Agrichemical giant Monsanto is currently facing lawsuits from people who claim that exposure to the company’s blockbuster product Roundup has caused cancer, specifically non-Hodgkin’s lymphoma and other cancers of the blood. The active ingredient in Roundup, glyphosate, is the suspected culprit. Roundup is the most widely used herbicide on the planet right now.
As part of this ongoing litigation, Judge Vince Chhabria has unsealed some of the documents that have been filed with the court. These documents appear to show that Monsanto had numerous contacts with regulators at the Environmental Protection Agency (EPA) during the time that the agency was supposed to be investigating the link between Roundup and certain cancers.
The New York Times provides the following summary of the exchanges revealed in the unsealed documents:
“The court documents included Monsanto’s internal emails and email traffic between the company and federal regulators. The records suggested that Monsanto had ghostwritten research that was later attributed to academics and indicated that a senior official at the Environmental Protection Agency had worked to quash a review of Roundup’s main ingredient, glyphosate, that was to have been conducted by the United States Department of Health and Human Services.
The documents also revealed that there was some disagreement within the E.P.A. over its own safety assessment …
In one email unsealed Tuesday, William F. Heydens, a Monsanto executive, told other company officials that they could ghostwrite research on glyphosate by hiring academics to put their names on papers that were actually written by Monsanto. 'We would be keeping the cost down by us doing the writing and they would just edit & sign their names so to speak,' Mr. Heydens wrote, citing a previous instance in which he said the company had done this.”
These documents could help shine some light on issues that had remained a relative mystery up to this point.
For example, why did the EPA determine in 1985 that glyphosate should be classified as a group C carcinogen — possibly cancer-causing in humans but lacking sufficient studies of humans and animals — only to reverse that decision six years later? Did it have anything to do with Monsanto’s influence over the agency, or did new studies emerge that cast doubt on previous conclusions? The latter seems less likely considering the fact that the bulk of independent research has reached the same conclusions about the existence of a probable link between Roundup’s glyphosate and cancers.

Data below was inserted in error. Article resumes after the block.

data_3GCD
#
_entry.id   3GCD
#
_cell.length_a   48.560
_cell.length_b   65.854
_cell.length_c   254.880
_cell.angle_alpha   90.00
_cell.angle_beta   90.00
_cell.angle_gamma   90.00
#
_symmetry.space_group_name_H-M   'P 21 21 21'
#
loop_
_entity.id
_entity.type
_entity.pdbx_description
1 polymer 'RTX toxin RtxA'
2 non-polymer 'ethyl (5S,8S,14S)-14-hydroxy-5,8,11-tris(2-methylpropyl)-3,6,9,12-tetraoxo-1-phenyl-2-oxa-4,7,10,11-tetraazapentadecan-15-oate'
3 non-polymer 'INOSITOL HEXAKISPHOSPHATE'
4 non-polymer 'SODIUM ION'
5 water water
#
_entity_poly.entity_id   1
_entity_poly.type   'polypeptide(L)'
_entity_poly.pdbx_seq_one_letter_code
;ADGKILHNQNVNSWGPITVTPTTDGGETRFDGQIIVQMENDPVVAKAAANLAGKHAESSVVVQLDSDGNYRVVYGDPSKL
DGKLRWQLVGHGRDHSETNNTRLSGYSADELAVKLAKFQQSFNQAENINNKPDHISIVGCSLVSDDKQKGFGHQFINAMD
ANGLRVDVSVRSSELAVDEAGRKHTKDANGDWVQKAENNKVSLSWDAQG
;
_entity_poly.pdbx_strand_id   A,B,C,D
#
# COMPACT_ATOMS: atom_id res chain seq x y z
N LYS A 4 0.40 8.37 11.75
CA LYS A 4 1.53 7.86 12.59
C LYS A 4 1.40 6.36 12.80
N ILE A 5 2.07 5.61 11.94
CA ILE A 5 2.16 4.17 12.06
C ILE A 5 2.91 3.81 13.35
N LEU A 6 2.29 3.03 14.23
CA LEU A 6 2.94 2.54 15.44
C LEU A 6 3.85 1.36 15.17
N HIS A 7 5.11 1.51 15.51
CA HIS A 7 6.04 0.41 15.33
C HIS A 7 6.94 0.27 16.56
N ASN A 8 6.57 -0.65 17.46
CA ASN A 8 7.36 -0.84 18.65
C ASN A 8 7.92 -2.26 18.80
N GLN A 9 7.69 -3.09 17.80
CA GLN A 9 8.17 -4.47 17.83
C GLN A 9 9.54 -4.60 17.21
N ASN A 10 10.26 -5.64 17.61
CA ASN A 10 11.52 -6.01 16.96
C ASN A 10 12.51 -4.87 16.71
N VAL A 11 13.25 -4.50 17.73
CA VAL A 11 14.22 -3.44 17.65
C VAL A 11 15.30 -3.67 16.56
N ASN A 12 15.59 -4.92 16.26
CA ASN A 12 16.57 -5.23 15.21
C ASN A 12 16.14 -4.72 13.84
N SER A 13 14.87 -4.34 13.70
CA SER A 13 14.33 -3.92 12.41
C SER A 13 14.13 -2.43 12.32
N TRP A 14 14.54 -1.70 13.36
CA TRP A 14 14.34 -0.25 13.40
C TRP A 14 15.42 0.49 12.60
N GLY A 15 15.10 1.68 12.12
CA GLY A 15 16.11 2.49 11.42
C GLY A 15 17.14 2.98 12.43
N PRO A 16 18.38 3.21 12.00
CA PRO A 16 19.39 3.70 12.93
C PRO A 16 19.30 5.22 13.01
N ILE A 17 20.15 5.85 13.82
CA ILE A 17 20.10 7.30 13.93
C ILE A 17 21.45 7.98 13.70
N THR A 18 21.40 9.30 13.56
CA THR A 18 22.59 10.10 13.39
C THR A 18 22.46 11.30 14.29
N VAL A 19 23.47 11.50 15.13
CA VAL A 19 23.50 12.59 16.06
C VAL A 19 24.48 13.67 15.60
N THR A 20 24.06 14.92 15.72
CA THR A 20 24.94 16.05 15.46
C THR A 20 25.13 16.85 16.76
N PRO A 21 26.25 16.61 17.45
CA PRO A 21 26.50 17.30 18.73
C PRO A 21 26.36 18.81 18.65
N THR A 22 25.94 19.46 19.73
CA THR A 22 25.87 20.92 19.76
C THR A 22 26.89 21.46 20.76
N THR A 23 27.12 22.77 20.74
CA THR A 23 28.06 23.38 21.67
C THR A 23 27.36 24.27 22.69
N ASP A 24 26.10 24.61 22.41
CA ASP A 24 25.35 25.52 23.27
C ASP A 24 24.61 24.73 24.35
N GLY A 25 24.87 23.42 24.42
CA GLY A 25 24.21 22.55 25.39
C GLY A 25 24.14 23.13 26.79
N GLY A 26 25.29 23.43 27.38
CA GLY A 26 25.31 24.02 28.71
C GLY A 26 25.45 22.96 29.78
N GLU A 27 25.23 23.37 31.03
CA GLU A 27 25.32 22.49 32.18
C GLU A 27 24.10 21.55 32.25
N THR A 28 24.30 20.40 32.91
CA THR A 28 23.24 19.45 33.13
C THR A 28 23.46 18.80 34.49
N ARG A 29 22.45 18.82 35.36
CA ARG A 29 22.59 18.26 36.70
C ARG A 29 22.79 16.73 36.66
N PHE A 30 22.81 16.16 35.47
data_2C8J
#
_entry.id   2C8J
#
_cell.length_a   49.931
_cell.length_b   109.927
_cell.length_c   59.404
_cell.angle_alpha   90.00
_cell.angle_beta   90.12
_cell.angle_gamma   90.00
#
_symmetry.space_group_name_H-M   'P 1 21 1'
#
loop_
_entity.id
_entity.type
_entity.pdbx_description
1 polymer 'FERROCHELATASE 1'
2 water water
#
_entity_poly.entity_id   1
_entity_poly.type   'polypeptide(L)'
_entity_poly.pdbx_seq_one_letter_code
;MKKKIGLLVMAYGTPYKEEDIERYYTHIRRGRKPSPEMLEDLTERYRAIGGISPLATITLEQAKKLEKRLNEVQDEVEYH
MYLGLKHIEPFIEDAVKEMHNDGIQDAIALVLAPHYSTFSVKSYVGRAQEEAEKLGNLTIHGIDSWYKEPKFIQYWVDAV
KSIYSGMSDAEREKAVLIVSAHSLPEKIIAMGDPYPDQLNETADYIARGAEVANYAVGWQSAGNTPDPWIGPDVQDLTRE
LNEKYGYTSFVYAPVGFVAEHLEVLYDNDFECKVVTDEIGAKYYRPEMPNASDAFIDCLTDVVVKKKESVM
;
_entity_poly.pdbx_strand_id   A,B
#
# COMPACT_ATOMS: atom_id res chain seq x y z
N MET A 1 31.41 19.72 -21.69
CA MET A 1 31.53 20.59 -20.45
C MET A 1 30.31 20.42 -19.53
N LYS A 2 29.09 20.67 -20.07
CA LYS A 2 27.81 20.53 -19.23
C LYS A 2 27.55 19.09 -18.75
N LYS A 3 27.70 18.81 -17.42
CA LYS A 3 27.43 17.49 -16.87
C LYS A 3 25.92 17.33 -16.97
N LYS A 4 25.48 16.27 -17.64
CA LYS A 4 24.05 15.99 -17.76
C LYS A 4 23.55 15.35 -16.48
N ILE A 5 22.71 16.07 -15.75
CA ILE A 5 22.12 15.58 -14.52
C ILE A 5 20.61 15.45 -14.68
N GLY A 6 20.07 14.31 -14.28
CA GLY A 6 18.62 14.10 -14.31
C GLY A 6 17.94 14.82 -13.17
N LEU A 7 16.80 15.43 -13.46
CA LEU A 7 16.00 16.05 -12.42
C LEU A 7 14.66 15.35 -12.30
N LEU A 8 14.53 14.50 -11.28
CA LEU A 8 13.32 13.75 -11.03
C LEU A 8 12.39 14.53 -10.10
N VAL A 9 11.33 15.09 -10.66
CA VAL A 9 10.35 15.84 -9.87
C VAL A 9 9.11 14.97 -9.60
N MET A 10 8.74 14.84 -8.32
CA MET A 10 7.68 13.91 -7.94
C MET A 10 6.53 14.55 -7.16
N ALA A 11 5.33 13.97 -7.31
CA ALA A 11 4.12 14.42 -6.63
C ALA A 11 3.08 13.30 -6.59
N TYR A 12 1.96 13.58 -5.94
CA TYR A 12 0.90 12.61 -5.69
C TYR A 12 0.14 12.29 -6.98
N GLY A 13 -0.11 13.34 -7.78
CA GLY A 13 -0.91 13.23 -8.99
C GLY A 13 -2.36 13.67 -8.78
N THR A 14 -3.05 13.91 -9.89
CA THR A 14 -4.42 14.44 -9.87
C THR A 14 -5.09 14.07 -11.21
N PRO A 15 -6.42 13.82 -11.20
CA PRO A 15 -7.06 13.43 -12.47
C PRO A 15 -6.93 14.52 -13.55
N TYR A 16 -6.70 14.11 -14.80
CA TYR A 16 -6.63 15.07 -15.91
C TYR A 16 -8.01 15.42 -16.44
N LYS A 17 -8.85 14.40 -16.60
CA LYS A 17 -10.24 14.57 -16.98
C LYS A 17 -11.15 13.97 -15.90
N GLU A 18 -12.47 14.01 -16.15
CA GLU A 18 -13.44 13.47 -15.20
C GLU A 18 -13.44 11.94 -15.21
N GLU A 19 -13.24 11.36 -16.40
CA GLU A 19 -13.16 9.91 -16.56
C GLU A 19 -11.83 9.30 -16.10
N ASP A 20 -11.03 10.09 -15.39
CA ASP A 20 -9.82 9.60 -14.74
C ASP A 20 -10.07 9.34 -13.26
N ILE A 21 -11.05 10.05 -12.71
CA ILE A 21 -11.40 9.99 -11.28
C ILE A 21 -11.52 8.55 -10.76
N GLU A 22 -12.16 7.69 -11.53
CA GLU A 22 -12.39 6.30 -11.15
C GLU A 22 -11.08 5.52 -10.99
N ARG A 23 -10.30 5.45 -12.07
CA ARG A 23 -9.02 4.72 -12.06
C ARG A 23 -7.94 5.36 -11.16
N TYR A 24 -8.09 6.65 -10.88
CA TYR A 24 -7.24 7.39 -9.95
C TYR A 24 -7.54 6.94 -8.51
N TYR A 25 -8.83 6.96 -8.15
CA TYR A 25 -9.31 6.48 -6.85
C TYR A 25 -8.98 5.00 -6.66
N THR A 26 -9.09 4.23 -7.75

Another question that these documents could finally answer is why the EPA has been constantly at odds with the majority of the scientific community over the potential dangers of glyphosate. If, in fact, Monsanto was submitting ghostwritten research to the agency, which then failed to do its own testing, that might explain why the EPA has never found a link (beyond the original determination in the 1980s).
The answers to those questions may appear during the ongoing trials against Monsanto and as more documents are released from the trial.
But here are some things that we do know about the company’s activities that could have played a role in the government downplaying the link between Roundup and cancer: According to Open Secrets, Monsanto has spent more than $57 million since 2008 lobbying the federal government, the majority of which was spent on issues relating to agriculture and the food industry, issues that directly relate back to their blockbuster herbicide.
We also know that the International Agency for Research on Cancer (IARC) in 2015 classified glyphosate as “probably carcinogenic to humans,” though the European Food Safety Authority disagreed with its conclusion. The IARC is a World Health Organization cancer agency that is not the subject of lobbying, which lessens its likelihood of being corrupted by special interests.
The IARC decision on glyphosate was reached after careful review of independent studies conducted on the safety of glyphosate. Here are some of the health effects in either humans or animals that independent researchers have linked in some way to Roundup or glyphosate exposure, as reported by EcoWatch.com:
Anencephaly (birth defect)
Inflammatory Bowel Disease
The wide range of potential health effects — and researchers' calls for additional study of them — points to the many unknowns and possible risks regarding the safety of glyphosate, which in the U.S. the EPA is responsible for assessing. As more information comes to light about Monsanto's interactions with its regulators, how well the agency has been assessing these risks will likely surface as well.